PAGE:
ROK Drop

Avatar of GI KoreaBy on August 23rd, 2013 at 5:22 am

Abducted South Korean Fisherman Rescued From North Korea After 41 Years

Something the ROK should demand during any talks to re-open the Kumgang Resort for example is that the North Koreans return the hundreds of South Koreans they have abducted over the decades:

A South Korean fisherman who was abducted by North Korea 41 years ago is expected to return to the South soon.

Chun Wook-pyo (68) was among 25 fishermen aboard the trawlers Odaeyang No. 61 and 62 who were abducted by North Korea in 1972 and the only one to succeed in escaping.

A photograph showing Chun in indoctrination training on Mt. Myohyang along with 35 other South Korean fishermen was revealed in February of 2005 by Choi Sung-yong of the Family Assembly Abducted to North Korea.

Until the photo was published, Chun was not even on the government’s list of abduction victims, which only put 24 fishermen aboard the trawlers.

Chun wrote to President Park Geun-hye earlier this month asking for her help, telling her he had escaped at the risk of life because he misses his family and friends at home more and more and wishes to spend his remaining years with them and be buried here.

A diplomatic source said Chun is “in a safe location” and will arrive in South Korea soon.  [Chosun Ilbo]

It is good to see that the ROK government under Park Geun-hye appears to at least be helping these families get back to South Korea.  The ROK government during the Roh Moo-hyun years were so disgraceful on this issue that a 66 year old Korean grandma had to lead her own rescue mission to help her husband who had been abducted by the North Koreans while the ROK government did nothing in fear it may upset their talks with the North Koreans.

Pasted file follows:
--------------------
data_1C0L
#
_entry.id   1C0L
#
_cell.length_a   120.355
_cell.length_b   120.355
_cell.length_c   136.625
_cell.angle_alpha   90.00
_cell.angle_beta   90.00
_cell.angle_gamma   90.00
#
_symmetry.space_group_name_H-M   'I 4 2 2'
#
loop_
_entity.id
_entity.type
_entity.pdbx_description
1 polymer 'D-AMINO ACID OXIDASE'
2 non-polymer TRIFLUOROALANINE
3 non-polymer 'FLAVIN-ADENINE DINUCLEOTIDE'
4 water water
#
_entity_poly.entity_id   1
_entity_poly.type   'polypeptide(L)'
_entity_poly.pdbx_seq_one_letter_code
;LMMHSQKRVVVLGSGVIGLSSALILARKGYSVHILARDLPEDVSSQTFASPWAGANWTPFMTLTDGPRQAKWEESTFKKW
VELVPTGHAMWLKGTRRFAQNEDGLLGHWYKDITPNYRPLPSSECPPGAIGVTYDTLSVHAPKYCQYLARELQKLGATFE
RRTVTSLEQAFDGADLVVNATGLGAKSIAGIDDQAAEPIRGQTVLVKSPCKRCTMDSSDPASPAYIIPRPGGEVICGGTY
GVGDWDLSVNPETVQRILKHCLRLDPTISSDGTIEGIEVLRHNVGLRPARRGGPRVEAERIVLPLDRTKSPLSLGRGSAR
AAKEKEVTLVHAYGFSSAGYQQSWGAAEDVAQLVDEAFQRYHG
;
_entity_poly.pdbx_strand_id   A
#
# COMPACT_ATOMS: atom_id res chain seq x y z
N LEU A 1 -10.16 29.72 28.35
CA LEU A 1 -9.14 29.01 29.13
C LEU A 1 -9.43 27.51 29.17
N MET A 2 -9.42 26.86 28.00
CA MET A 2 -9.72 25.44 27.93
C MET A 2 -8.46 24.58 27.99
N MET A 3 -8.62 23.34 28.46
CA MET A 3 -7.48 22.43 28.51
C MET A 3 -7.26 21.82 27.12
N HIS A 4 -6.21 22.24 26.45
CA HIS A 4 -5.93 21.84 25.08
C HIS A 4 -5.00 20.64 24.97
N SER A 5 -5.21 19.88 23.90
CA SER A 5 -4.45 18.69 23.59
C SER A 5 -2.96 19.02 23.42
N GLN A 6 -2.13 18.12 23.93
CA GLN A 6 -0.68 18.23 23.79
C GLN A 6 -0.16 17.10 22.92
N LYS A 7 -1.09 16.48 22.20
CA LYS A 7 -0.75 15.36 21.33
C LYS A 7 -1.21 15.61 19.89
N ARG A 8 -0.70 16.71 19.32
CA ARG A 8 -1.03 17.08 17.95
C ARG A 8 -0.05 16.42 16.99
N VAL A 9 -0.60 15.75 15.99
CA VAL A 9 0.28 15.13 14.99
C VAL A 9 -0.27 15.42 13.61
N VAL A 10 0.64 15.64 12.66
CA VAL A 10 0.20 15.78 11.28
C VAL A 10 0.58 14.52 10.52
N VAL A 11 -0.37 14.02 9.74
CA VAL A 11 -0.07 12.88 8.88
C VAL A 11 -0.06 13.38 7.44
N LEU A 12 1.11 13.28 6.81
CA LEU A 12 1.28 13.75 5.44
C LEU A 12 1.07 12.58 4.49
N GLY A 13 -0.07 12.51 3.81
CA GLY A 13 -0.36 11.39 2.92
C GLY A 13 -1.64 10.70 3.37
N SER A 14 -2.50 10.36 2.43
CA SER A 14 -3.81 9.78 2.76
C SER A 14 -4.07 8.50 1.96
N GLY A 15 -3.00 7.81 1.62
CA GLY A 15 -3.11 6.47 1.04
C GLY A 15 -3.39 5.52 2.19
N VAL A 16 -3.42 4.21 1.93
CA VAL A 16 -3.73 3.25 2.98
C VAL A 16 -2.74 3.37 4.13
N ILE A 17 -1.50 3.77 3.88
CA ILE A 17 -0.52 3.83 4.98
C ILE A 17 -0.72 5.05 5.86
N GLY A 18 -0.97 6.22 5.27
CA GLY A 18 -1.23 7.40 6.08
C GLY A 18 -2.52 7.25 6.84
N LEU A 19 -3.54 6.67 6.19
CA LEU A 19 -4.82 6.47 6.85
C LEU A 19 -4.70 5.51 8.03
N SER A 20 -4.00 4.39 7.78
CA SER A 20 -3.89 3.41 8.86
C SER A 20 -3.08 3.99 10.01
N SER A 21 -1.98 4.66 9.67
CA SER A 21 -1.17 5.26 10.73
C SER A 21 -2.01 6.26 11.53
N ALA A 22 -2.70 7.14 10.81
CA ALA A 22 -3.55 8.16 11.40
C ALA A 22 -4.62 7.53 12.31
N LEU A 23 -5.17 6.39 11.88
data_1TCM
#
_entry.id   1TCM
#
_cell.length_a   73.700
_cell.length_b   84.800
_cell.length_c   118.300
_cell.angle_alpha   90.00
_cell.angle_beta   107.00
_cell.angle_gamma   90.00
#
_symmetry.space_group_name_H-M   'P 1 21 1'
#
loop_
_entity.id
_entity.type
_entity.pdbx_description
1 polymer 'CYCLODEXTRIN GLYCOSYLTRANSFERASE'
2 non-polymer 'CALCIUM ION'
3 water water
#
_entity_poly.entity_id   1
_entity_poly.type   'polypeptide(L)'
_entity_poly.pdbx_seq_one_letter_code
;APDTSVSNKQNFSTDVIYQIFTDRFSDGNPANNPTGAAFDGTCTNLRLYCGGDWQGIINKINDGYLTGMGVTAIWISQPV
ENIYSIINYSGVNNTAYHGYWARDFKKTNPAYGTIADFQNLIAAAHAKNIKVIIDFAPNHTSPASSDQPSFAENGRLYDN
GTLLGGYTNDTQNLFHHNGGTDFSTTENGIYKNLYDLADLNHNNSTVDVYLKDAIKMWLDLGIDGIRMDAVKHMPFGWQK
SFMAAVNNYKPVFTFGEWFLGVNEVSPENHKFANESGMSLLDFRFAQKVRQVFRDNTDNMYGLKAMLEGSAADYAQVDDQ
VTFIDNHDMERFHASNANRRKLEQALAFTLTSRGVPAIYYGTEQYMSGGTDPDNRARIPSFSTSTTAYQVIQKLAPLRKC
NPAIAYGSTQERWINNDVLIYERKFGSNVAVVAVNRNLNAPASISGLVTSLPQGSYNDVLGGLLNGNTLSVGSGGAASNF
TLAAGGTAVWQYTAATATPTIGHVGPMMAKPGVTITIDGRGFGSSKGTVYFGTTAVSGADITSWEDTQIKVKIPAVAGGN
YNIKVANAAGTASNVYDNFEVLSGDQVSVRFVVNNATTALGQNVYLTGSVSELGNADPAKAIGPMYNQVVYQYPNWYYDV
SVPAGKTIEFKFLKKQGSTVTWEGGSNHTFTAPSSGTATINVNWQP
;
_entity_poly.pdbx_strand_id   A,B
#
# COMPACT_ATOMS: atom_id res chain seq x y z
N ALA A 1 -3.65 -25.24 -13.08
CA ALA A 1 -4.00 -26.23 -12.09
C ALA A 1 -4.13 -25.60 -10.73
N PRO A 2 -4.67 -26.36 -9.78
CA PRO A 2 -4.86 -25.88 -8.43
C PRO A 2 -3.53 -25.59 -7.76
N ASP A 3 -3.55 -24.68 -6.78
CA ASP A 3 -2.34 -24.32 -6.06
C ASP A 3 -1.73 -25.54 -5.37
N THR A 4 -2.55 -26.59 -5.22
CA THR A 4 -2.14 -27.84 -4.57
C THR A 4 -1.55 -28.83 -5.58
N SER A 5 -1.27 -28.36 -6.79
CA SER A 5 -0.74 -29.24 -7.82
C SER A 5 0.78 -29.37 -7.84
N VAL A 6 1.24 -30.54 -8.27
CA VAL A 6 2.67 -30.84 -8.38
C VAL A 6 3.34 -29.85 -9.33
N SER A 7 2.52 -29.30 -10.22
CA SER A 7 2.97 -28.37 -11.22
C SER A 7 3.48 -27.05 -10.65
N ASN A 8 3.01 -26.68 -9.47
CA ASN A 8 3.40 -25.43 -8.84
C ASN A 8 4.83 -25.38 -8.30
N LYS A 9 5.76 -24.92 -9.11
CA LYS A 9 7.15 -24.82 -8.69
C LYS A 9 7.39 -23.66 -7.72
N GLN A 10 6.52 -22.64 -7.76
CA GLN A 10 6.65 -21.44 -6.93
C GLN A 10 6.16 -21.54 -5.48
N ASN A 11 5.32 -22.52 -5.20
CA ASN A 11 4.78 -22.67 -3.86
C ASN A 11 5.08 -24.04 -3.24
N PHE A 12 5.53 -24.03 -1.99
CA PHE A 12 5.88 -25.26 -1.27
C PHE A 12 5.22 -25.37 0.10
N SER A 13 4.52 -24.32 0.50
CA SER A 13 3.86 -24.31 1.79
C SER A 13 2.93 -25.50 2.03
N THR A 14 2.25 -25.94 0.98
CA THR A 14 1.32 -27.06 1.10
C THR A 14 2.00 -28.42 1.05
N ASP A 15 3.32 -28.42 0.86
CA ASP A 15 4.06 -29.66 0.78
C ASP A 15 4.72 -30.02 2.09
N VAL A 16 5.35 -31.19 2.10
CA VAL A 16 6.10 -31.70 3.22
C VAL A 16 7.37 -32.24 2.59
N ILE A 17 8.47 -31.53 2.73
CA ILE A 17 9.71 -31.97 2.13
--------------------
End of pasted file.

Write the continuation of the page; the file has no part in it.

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  • tom langley
    6:12 am on August 23rd, 2013 1

    The North Koreans are nucking futs! Of what benefit to them is keeping a 68 year old fisherman? I like President Park. She has got a lot of stones just like her Dad.

  • Glans
    12:53 pm on September 2nd, 2013 2

    The human rights commission hears the case of Yokota Megumi, the thirteen year old Japanese girl kidnapped by the North Koreans in 1977. Elaine Lies reports for Reuters.


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